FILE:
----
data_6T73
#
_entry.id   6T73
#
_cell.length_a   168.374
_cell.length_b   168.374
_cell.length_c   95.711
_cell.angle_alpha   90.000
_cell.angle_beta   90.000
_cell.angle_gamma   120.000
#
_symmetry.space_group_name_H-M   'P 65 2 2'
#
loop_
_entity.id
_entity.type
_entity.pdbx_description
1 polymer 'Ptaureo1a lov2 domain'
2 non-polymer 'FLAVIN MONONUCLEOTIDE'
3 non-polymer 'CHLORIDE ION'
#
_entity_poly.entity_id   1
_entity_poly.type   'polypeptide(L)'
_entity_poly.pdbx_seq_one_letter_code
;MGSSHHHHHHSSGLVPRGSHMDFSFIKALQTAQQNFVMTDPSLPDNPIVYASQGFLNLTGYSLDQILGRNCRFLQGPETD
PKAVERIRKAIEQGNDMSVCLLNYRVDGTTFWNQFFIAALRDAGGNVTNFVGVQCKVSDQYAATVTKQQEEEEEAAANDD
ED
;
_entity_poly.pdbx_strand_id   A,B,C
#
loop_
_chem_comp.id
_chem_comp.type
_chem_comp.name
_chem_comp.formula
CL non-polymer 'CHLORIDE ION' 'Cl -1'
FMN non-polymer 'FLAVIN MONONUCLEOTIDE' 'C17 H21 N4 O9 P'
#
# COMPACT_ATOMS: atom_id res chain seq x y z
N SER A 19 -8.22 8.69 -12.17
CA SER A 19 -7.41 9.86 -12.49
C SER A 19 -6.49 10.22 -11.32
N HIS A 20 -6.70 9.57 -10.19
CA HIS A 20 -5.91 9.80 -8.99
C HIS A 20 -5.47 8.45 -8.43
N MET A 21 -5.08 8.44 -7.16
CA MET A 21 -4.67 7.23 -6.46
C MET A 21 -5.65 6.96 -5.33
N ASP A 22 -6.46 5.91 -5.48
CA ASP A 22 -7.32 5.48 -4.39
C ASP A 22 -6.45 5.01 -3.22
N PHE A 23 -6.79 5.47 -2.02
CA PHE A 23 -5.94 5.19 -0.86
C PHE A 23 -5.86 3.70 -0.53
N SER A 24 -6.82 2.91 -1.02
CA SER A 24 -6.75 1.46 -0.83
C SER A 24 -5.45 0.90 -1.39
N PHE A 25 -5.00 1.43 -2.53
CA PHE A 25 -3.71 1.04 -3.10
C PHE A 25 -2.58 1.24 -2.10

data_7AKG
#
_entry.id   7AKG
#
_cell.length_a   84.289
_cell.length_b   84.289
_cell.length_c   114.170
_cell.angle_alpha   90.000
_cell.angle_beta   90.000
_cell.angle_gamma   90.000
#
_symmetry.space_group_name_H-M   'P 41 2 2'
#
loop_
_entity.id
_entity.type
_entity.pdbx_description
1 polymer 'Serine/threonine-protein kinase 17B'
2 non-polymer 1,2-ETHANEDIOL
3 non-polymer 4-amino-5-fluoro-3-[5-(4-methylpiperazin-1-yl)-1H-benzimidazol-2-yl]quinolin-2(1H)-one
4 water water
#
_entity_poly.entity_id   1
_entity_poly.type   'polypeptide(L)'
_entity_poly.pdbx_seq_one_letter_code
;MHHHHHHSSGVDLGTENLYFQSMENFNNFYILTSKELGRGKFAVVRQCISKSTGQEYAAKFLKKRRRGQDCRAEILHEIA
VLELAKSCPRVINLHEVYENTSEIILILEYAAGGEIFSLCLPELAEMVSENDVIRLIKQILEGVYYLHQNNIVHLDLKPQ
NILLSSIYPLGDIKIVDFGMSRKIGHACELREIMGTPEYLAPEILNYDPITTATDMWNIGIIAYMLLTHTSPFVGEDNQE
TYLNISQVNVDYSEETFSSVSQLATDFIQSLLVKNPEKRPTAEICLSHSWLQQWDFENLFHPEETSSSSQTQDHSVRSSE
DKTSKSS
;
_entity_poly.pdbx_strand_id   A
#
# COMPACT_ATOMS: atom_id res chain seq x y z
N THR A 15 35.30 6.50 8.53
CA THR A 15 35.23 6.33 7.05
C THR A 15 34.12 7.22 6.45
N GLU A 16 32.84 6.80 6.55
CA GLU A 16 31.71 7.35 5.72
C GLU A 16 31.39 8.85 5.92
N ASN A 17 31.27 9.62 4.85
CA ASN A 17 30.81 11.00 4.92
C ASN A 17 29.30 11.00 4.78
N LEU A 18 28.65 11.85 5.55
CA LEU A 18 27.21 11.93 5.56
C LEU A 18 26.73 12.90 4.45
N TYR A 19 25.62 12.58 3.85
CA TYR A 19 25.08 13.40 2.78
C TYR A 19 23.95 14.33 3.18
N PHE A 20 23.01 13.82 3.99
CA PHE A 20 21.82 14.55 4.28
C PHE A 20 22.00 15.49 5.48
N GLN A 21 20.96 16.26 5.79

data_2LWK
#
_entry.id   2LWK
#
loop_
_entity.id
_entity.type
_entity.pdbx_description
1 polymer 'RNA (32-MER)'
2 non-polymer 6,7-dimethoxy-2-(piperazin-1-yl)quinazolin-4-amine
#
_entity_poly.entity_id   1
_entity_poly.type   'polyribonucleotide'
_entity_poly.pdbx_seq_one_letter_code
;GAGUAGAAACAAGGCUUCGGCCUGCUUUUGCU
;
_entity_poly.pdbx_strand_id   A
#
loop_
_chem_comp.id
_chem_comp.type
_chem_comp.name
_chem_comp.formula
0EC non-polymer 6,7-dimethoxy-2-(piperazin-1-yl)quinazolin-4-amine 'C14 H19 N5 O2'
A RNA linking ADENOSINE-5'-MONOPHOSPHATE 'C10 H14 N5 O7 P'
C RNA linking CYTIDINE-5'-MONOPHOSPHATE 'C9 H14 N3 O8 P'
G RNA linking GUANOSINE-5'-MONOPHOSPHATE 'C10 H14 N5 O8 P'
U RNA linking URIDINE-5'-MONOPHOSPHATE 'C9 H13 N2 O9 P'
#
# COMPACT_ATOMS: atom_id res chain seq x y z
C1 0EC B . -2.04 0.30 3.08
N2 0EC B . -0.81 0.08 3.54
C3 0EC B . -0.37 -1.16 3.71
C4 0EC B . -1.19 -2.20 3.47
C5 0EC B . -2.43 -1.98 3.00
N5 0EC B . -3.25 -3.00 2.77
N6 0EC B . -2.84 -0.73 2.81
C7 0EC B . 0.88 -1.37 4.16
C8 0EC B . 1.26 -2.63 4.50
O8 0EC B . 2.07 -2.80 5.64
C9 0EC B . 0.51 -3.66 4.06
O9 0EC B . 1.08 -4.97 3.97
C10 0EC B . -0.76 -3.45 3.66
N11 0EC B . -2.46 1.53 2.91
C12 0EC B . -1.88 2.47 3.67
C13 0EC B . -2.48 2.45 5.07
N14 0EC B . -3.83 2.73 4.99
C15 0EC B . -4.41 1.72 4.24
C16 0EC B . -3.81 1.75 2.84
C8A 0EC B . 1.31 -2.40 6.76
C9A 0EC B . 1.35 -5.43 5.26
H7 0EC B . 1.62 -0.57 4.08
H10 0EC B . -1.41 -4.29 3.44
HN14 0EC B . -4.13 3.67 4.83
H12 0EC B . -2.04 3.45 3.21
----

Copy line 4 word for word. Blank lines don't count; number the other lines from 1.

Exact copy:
#